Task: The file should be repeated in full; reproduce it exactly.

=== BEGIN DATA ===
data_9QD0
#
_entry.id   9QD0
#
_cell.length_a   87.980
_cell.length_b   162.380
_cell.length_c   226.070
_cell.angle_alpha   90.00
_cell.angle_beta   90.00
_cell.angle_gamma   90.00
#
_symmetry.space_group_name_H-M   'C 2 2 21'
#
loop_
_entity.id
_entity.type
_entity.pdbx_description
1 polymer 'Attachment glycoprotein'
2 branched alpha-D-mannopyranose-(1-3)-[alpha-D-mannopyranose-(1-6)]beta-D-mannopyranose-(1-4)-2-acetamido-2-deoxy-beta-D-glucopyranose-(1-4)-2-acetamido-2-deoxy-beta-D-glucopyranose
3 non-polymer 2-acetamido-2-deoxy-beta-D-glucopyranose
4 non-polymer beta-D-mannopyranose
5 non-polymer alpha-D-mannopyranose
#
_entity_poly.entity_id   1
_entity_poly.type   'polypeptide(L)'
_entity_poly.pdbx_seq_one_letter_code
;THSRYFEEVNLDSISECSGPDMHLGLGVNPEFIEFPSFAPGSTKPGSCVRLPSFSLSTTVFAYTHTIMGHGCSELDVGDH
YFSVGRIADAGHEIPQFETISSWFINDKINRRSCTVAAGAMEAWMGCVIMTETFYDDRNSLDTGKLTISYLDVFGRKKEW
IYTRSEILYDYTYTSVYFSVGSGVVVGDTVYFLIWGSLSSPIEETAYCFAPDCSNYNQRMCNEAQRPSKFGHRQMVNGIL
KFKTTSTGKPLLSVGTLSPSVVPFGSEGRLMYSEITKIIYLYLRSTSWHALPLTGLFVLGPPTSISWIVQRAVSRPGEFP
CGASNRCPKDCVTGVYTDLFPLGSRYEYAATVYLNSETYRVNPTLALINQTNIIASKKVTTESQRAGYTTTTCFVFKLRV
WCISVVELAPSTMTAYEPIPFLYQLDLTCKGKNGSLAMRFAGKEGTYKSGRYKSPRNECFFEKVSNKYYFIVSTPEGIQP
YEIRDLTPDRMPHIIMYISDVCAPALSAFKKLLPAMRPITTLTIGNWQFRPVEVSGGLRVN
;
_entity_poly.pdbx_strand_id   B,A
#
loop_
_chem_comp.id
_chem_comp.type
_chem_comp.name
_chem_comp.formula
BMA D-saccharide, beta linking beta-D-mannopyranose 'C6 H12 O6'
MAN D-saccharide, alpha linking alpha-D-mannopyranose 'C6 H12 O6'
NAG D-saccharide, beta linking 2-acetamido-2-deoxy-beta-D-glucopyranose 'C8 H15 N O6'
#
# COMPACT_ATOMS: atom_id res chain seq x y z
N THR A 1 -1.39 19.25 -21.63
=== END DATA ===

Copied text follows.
data_9QD0
#
_entry.id   9QD0
#
_cell.length_a   87.980
_cell.length_b   162.380
_cell.length_c   226.070
_cell.angle_alpha   90.00
_cell.angle_beta   90.00
_cell.angle_gamma   90.00
#
_symmetry.space_group_name_H-M   'C 2 2 21'
#
loop_
_entity.id
_entity.type
_entity.pdbx_description
1 polymer 'Attachment glycoprotein'
2 branched alpha-D-mannopyranose-(1-3)-[alpha-D-mannopyranose-(1-6)]beta-D-mannopyranose-(1-4)-2-acetamido-2-deoxy-beta-D-glucopyranose-(1-4)-2-acetamido-2-deoxy-beta-D-glucopyranose
3 non-polymer 2-acetamido-2-deoxy-beta-D-glucopyranose
4 non-polymer beta-D-mannopyranose
5 non-polymer alpha-D-mannopyranose
#
_entity_poly.entity_id   1
_entity_poly.type   'polypeptide(L)'
_entity_poly.pdbx_seq_one_letter_code
;THSRYFEEVNLDSISECSGPDMHLGLGVNPEFIEFPSFAPGSTKPGSCVRLPSFSLSTTVFAYTHTIMGHGCSELDVGDH
YFSVGRIADAGHEIPQFETISSWFINDKINRRSCTVAAGAMEAWMGCVIMTETFYDDRNSLDTGKLTISYLDVFGRKKEW
IYTRSEILYDYTYTSVYFSVGSGVVVGDTVYFLIWGSLSSPIEETAYCFAPDCSNYNQRMCNEAQRPSKFGHRQMVNGIL
KFKTTSTGKPLLSVGTLSPSVVPFGSEGRLMYSEITKIIYLYLRSTSWHALPLTGLFVLGPPTSISWIVQRAVSRPGEFP
CGASNRCPKDCVTGVYTDLFPLGSRYEYAATVYLNSETYRVNPTLALINQTNIIASKKVTTESQRAGYTTTTCFVFKLRV
WCISVVELAPSTMTAYEPIPFLYQLDLTCKGKNGSLAMRFAGKEGTYKSGRYKSPRNECFFEKVSNKYYFIVSTPEGIQP
YEIRDLTPDRMPHIIMYISDVCAPALSAFKKLLPAMRPITTLTIGNWQFRPVEVSGGLRVN
;
_entity_poly.pdbx_strand_id   B,A
#
loop_
_chem_comp.id
_chem_comp.type
_chem_comp.name
_chem_comp.formula
BMA D-saccharide, beta linking beta-D-mannopyranose 'C6 H12 O6'
MAN D-saccharide, alpha linking alpha-D-mannopyranose 'C6 H12 O6'
NAG D-saccharide, beta linking 2-acetamido-2-deoxy-beta-D-glucopyranose 'C8 H15 N O6'
#
# COMPACT_ATOMS: atom_id res chain seq x y z
N THR A 1 -1.39 19.25 -21.63